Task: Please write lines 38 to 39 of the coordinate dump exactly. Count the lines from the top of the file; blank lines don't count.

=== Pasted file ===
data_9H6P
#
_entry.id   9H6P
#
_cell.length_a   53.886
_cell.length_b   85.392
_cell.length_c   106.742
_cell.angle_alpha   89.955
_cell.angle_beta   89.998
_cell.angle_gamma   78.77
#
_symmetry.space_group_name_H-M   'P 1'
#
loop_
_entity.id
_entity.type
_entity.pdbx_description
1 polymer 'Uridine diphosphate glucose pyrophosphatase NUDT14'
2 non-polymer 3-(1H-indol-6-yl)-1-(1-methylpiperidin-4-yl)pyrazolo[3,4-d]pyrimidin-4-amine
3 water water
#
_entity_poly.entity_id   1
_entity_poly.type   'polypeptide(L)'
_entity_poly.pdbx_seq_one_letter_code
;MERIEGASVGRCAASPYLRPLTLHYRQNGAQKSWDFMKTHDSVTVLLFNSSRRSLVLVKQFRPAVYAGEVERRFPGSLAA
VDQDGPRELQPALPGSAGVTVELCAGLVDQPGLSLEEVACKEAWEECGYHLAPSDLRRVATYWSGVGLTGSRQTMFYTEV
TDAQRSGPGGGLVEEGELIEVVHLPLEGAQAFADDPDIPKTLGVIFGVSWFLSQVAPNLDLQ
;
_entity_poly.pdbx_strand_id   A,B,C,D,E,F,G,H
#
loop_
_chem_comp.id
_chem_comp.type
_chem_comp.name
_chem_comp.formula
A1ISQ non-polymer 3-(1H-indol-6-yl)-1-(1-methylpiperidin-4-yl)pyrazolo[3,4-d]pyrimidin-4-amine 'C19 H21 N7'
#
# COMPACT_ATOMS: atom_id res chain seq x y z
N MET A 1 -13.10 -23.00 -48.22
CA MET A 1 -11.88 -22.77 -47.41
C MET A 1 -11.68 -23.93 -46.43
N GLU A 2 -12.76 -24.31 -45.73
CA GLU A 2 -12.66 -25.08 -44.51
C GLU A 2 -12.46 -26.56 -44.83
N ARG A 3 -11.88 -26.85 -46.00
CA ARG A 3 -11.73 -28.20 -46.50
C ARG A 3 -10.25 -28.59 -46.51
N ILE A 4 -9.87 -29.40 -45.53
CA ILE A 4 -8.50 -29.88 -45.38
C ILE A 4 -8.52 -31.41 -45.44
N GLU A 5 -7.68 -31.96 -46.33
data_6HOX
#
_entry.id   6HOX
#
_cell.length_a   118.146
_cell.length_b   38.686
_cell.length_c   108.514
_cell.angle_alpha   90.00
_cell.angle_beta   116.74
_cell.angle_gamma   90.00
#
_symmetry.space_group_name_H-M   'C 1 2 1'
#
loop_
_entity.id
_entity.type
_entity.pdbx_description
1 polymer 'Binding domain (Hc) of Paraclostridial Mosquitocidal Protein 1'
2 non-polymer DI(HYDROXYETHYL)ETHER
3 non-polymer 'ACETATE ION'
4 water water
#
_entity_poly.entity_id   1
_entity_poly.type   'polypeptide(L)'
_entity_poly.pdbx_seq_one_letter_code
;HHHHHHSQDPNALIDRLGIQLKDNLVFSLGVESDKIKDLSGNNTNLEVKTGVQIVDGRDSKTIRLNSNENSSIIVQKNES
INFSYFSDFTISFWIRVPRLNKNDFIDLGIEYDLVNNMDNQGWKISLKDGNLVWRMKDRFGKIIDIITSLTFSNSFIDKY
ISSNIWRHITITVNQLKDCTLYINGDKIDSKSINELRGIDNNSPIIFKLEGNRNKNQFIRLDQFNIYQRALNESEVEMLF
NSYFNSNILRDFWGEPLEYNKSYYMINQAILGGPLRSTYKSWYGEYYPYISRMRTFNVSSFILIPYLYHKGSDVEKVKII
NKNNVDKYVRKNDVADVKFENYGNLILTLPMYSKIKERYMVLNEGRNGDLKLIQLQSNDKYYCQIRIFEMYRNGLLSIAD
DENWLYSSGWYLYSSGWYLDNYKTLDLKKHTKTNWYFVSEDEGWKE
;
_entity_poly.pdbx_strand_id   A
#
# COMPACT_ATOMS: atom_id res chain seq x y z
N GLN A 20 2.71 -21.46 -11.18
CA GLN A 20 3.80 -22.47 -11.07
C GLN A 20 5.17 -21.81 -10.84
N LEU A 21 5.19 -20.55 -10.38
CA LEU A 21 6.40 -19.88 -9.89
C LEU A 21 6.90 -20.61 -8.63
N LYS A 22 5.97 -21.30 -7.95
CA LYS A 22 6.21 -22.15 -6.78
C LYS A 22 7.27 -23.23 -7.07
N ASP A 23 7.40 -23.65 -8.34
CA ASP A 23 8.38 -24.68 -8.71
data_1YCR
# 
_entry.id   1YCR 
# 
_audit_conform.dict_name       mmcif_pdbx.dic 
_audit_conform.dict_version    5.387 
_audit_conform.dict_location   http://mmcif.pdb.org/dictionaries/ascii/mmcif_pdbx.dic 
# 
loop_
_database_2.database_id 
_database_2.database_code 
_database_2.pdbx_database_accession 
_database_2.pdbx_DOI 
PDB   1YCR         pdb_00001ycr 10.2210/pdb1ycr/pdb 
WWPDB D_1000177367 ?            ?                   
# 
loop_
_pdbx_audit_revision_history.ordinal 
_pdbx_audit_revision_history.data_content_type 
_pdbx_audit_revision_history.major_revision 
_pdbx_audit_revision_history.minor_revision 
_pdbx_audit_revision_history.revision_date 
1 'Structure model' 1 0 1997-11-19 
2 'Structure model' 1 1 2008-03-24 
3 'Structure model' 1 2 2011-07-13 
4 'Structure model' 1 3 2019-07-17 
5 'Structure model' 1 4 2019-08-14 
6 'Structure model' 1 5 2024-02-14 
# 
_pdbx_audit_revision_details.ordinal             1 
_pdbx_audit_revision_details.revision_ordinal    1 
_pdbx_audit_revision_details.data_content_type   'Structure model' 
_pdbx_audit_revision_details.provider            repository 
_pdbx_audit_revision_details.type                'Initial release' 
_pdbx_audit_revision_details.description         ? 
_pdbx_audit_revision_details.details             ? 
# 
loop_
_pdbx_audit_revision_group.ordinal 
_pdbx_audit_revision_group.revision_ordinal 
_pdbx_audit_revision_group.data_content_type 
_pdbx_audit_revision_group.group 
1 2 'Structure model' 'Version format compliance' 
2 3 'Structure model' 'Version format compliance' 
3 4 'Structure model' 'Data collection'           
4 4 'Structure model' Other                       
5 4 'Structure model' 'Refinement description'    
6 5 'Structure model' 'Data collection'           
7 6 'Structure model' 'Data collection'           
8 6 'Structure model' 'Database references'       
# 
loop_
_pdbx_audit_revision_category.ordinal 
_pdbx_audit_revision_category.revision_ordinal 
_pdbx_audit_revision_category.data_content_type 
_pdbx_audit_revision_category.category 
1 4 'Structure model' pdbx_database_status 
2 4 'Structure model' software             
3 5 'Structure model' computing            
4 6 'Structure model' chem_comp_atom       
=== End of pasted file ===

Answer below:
# COMPACT_ATOMS: atom_id res chain seq x y z
N MET A 1 -13.10 -23.00 -48.22